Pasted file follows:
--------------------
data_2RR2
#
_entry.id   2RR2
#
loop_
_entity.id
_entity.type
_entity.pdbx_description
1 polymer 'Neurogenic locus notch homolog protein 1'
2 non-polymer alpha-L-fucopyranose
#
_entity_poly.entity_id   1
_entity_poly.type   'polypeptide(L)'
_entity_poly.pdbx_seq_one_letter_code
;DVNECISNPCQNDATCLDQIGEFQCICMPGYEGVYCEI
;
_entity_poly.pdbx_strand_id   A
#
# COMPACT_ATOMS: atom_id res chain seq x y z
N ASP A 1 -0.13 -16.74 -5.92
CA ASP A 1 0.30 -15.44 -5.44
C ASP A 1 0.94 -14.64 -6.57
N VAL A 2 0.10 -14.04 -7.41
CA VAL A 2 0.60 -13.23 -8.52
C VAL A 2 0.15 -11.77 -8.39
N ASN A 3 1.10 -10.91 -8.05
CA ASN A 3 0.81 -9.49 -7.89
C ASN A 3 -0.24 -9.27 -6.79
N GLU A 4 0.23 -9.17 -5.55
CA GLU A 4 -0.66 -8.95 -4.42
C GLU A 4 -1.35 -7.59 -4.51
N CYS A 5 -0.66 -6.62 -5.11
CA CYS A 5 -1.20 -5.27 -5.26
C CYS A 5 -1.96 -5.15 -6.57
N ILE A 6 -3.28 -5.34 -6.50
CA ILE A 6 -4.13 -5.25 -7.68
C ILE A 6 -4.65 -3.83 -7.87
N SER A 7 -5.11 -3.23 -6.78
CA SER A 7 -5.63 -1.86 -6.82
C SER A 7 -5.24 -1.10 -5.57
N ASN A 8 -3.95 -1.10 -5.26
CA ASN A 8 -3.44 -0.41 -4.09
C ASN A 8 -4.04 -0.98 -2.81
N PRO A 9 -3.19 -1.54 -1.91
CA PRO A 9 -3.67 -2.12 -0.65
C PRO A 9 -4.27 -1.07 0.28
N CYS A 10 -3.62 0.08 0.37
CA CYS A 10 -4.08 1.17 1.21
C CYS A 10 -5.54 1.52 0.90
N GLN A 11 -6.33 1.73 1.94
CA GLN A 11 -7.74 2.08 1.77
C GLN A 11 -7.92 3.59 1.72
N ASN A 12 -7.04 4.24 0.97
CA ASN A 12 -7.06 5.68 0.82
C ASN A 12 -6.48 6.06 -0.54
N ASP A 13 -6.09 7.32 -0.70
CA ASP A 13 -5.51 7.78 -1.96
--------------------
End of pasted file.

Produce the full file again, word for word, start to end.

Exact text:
data_2RR2
#
_entry.id   2RR2
#
loop_
_entity.id
_entity.type
_entity.pdbx_description
1 polymer 'Neurogenic locus notch homolog protein 1'
2 non-polymer alpha-L-fucopyranose
#
_entity_poly.entity_id   1
_entity_poly.type   'polypeptide(L)'
_entity_poly.pdbx_seq_one_letter_code
;DVNECISNPCQNDATCLDQIGEFQCICMPGYEGVYCEI
;
_entity_poly.pdbx_strand_id   A
#
# COMPACT_ATOMS: atom_id res chain seq x y z
N ASP A 1 -0.13 -16.74 -5.92
CA ASP A 1 0.30 -15.44 -5.44
C ASP A 1 0.94 -14.64 -6.57
N VAL A 2 0.10 -14.04 -7.41
CA VAL A 2 0.60 -13.23 -8.52
C VAL A 2 0.15 -11.77 -8.39
N ASN A 3 1.10 -10.91 -8.05
CA ASN A 3 0.81 -9.49 -7.89
C ASN A 3 -0.24 -9.27 -6.79
N GLU A 4 0.23 -9.17 -5.55
CA GLU A 4 -0.66 -8.95 -4.42
C GLU A 4 -1.35 -7.59 -4.51
N CYS A 5 -0.66 -6.62 -5.11
CA CYS A 5 -1.20 -5.27 -5.26
C CYS A 5 -1.96 -5.15 -6.57
N ILE A 6 -3.28 -5.34 -6.50
CA ILE A 6 -4.13 -5.25 -7.68
C ILE A 6 -4.65 -3.83 -7.87
N SER A 7 -5.11 -3.23 -6.78
CA SER A 7 -5.63 -1.86 -6.82
C SER A 7 -5.24 -1.10 -5.57
N ASN A 8 -3.95 -1.10 -5.26
CA ASN A 8 -3.44 -0.41 -4.09
C ASN A 8 -4.04 -0.98 -2.81
N PRO A 9 -3.19 -1.54 -1.91
CA PRO A 9 -3.67 -2.12 -0.65
C PRO A 9 -4.27 -1.07 0.28
N CYS A 10 -3.62 0.08 0.37
CA CYS A 10 -4.08 1.17 1.21
C CYS A 10 -5.54 1.52 0.90
N GLN A 11 -6.33 1.73 1.94
CA GLN A 11 -7.74 2.08 1.77
C GLN A 11 -7.92 3.59 1.72
N ASN A 12 -7.04 4.24 0.97
CA ASN A 12 -7.06 5.68 0.82
C ASN A 12 -6.48 6.06 -0.54
N ASP A 13 -6.09 7.32 -0.70
CA ASP A 13 -5.51 7.78 -1.96